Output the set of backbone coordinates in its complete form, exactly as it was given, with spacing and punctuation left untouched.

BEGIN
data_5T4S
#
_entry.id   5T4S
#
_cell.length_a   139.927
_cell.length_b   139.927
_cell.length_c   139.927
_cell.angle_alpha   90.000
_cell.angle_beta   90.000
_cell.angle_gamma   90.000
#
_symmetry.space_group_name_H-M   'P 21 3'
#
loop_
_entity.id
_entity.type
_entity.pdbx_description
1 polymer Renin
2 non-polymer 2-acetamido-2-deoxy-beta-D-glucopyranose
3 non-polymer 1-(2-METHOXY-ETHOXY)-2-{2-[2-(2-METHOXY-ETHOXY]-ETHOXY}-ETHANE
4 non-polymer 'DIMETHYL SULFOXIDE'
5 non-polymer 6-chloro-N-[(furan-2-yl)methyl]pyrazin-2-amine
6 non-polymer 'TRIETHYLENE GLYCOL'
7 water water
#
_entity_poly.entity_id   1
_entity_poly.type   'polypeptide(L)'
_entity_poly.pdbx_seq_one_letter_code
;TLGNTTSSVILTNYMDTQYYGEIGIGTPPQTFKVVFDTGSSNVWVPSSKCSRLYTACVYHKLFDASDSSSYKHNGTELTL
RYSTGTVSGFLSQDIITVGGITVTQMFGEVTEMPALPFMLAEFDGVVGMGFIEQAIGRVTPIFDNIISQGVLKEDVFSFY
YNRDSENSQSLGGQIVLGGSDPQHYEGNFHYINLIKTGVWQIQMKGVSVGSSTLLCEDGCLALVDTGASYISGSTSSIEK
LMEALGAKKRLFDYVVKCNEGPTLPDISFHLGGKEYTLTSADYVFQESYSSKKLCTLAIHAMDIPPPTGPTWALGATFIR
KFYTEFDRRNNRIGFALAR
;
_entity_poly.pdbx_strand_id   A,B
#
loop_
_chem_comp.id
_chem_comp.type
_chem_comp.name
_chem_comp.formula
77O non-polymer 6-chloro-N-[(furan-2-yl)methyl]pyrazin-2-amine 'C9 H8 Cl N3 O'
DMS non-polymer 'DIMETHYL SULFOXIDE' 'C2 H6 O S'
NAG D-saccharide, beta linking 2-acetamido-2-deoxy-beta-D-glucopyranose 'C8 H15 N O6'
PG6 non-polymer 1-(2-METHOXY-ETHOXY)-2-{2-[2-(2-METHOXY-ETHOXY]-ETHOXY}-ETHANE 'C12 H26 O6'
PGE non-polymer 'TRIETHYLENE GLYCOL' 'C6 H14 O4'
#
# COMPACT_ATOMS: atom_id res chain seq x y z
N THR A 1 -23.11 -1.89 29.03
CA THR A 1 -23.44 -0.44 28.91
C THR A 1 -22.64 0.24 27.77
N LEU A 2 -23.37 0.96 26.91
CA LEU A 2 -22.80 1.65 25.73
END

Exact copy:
data_5T4S
#
_entry.id   5T4S
#
_cell.length_a   139.927
_cell.length_b   139.927
_cell.length_c   139.927
_cell.angle_alpha   90.000
_cell.angle_beta   90.000
_cell.angle_gamma   90.000
#
_symmetry.space_group_name_H-M   'P 21 3'
#
loop_
_entity.id
_entity.type
_entity.pdbx_description
1 polymer Renin
2 non-polymer 2-acetamido-2-deoxy-beta-D-glucopyranose
3 non-polymer 1-(2-METHOXY-ETHOXY)-2-{2-[2-(2-METHOXY-ETHOXY]-ETHOXY}-ETHANE
4 non-polymer 'DIMETHYL SULFOXIDE'
5 non-polymer 6-chloro-N-[(furan-2-yl)methyl]pyrazin-2-amine
6 non-polymer 'TRIETHYLENE GLYCOL'
7 water water
#
_entity_poly.entity_id   1
_entity_poly.type   'polypeptide(L)'
_entity_poly.pdbx_seq_one_letter_code
;TLGNTTSSVILTNYMDTQYYGEIGIGTPPQTFKVVFDTGSSNVWVPSSKCSRLYTACVYHKLFDASDSSSYKHNGTELTL
RYSTGTVSGFLSQDIITVGGITVTQMFGEVTEMPALPFMLAEFDGVVGMGFIEQAIGRVTPIFDNIISQGVLKEDVFSFY
YNRDSENSQSLGGQIVLGGSDPQHYEGNFHYINLIKTGVWQIQMKGVSVGSSTLLCEDGCLALVDTGASYISGSTSSIEK
LMEALGAKKRLFDYVVKCNEGPTLPDISFHLGGKEYTLTSADYVFQESYSSKKLCTLAIHAMDIPPPTGPTWALGATFIR
KFYTEFDRRNNRIGFALAR
;
_entity_poly.pdbx_strand_id   A,B
#
loop_
_chem_comp.id
_chem_comp.type
_chem_comp.name
_chem_comp.formula
77O non-polymer 6-chloro-N-[(furan-2-yl)methyl]pyrazin-2-amine 'C9 H8 Cl N3 O'
DMS non-polymer 'DIMETHYL SULFOXIDE' 'C2 H6 O S'
NAG D-saccharide, beta linking 2-acetamido-2-deoxy-beta-D-glucopyranose 'C8 H15 N O6'
PG6 non-polymer 1-(2-METHOXY-ETHOXY)-2-{2-[2-(2-METHOXY-ETHOXY]-ETHOXY}-ETHANE 'C12 H26 O6'
PGE non-polymer 'TRIETHYLENE GLYCOL' 'C6 H14 O4'
#
# COMPACT_ATOMS: atom_id res chain seq x y z
N THR A 1 -23.11 -1.89 29.03
CA THR A 1 -23.44 -0.44 28.91
C THR A 1 -22.64 0.24 27.77
N LEU A 2 -23.37 0.96 26.91
CA LEU A 2 -22.80 1.65 25.73